Recent world longboard winner Duane DeSoto has been making children feel good since 2007
Special to the Star-Advertiser
POSTED: 01:30 a.m. HST, Nov 19, 2010
Duane DeSoto didn't need the official title of world champion to be considered one. He has been a champion of causes long enough to understand that winning surf contests is not a priority in everybody's life.
But just for the record, DeSoto is now the world champion of longboard surfing.
He earned that title on Nov. 5 when he won the Oxbow ASP World Longboard Championship at Makaha Beach.
DeSoto grew up in the waves at Makaha and has long been considered one of Hawaii's top watermen -- an expert in stand-up paddle surfing, canoe paddling, tandem surfing and big-wave tow-in surfing, all in addition to longboard surfing.
Seventeen years ago, he was a teen phenom in the sport of longboard surfing and was invited to compete in the World Longboard Championship. He had been chasing that trophy every year since.
"After 17 years, I finally got one," said DeSoto, 33. "What a relief. There were a couple years there where I was kind of doubting myself a little bit, saying 'Am I ever going to get it?' "
DeSoto now joins an elite list of world longboard champions from Hawaii. The others are Rusty Keaulana (1993, 1994, 1995), Bonga Perkins (1996 and 2008) and Dino Miranda (1997).
Inspiration came easy for DeSoto. The weekend before the contest started, he led a free ocean clinic at Makaha Beach for underprivileged children.
"It was mostly kids from Waianae and Makaha, and it was the first time we did a clinic at Makaha, so that was a pleasure for me," he said. "Instead of focusing on the contest, all my focus was with those kids, and that probably helped me when the contest started a couple days after that. Once the contest started, I just had this really good feeling -- I don't know if it was because of those kids, or because it was at Makaha or what."
DeSoto has been feeling good by making children feel good since 2007, thanks to his non-profit organization called Na Kama Kai (which translates to "children of the sea"). With the help of family and friends, DeSoto has been conducting numerous free ocean clinics through Na Kama Kai.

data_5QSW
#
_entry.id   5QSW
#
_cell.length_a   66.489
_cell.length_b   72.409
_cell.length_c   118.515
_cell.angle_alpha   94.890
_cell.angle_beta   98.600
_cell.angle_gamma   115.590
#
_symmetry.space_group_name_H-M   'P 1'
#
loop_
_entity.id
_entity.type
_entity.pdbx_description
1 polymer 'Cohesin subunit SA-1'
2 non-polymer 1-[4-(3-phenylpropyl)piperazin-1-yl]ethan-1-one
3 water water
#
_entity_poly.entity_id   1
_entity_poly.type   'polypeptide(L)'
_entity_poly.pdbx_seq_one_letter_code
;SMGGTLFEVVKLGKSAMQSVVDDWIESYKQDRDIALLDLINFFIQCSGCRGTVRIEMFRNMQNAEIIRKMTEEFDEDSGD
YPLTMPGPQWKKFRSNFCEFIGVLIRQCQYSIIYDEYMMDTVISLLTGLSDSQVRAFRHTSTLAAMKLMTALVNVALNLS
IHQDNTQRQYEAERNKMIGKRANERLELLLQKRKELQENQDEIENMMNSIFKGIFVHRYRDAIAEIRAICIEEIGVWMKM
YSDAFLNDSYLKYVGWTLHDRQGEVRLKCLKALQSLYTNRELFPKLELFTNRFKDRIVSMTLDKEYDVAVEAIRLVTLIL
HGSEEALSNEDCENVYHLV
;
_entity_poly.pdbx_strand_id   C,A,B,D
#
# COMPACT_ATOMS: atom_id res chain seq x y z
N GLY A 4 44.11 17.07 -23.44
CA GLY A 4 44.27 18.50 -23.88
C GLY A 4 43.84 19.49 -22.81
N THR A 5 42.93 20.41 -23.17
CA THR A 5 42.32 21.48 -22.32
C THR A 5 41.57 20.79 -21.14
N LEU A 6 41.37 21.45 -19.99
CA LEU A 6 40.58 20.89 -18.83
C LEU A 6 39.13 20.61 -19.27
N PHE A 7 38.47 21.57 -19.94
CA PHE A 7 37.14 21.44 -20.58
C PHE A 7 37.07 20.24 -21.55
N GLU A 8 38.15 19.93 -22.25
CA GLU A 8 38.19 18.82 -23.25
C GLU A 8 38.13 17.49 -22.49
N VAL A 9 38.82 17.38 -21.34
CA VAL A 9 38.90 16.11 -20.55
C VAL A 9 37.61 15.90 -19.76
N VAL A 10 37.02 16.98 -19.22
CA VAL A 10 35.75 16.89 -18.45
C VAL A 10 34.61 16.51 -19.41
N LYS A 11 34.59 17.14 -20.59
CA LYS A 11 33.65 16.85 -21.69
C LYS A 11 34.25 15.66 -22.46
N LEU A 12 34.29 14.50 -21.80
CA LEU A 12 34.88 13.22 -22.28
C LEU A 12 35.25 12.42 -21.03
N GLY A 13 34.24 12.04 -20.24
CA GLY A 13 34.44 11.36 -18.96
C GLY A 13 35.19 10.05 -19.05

"We try to do at least two a month, sometimes as many as four or five," he said his wife, Malia. "We started small in 2007. I remember when we first started, I was making lunches for the kids. Now we have over 40 volunteers and we found sponsors who can help out with lunches and other stuff."
In 2010 alone, more than 1,500 children have participated in the Na Kama Kai clinics. DeSoto has even conducted private clinics for children from foster care homes and youth correctional facilities.
"We want to work with different communities, get as many kids involved as we can," DeSoto said. "But our first priority is the underprivileged kids."
Each clinic varies, depending on the location. If there are small waves, the children might learn how to shape surfboards, then use similar wooden boards to ride waves. "To show them the connection between the mountain and the sea; to understand how a tree can become an ocean equipment," DeSoto said.
If the ocean is flat, they might paddle a canoe out to sea, then turn around and study the island from that ocean perspective.
"When you're out there, you can see so much more," DeSoto explained. "So we show them how the mountains, the rivers, all lead to the ocean and so it's important to take care of the land and the sea."
The clinics have become so popular that DeSoto estimates he spends 30 to 40 hours per week on Na Kama Kai-related activities. Of course, that means that he has 30 to 40 hours less to spend in the ocean himself.
Not that it matters anymore.
"For years, it was a pressure to win the world title, so I went out and surfed and surfed and surfed," he said. "But Na Kama Kai gave me something so much more to be proud of and focus on, it took the pressure off my surfing."
That passion is genuine, his wife says.
"He can literally talk about Na Kama Kai all day," Malia said. "I think winning the world title was a realization of one of his lifetime goals, but I think he also realizes he has something bigger beyond surfing, and that's Na Kama Kai."
Indeed, DeSoto said he only had a few days to celebrate and enjoy his world championship victory before he had to start planning the agenda for the next Na Kama Kai clinic.
"It can be taxing because we are doing this for free right now," he said. "But it truly is meaningful. It's cool to see the kids' faces light up, or the way they respond when they understand the message you're trying to get across."
Duane and Malia have six children of their own, ranging in age from 14 years to four months. The older ones help at the clinics; the younger ones hang out and play on the beach.
"The way we look at it, this is a legacy for our children," Malia said. "What Duane is doing with Na Kama Kai will leave a bigger footprint than being world champ."
DeSoto realizes, however, that the two work together.
"If being world champ means I have to travel more, do more contests, fine," he said. "That gives me more opportunities to tell people about Na Kama Kai."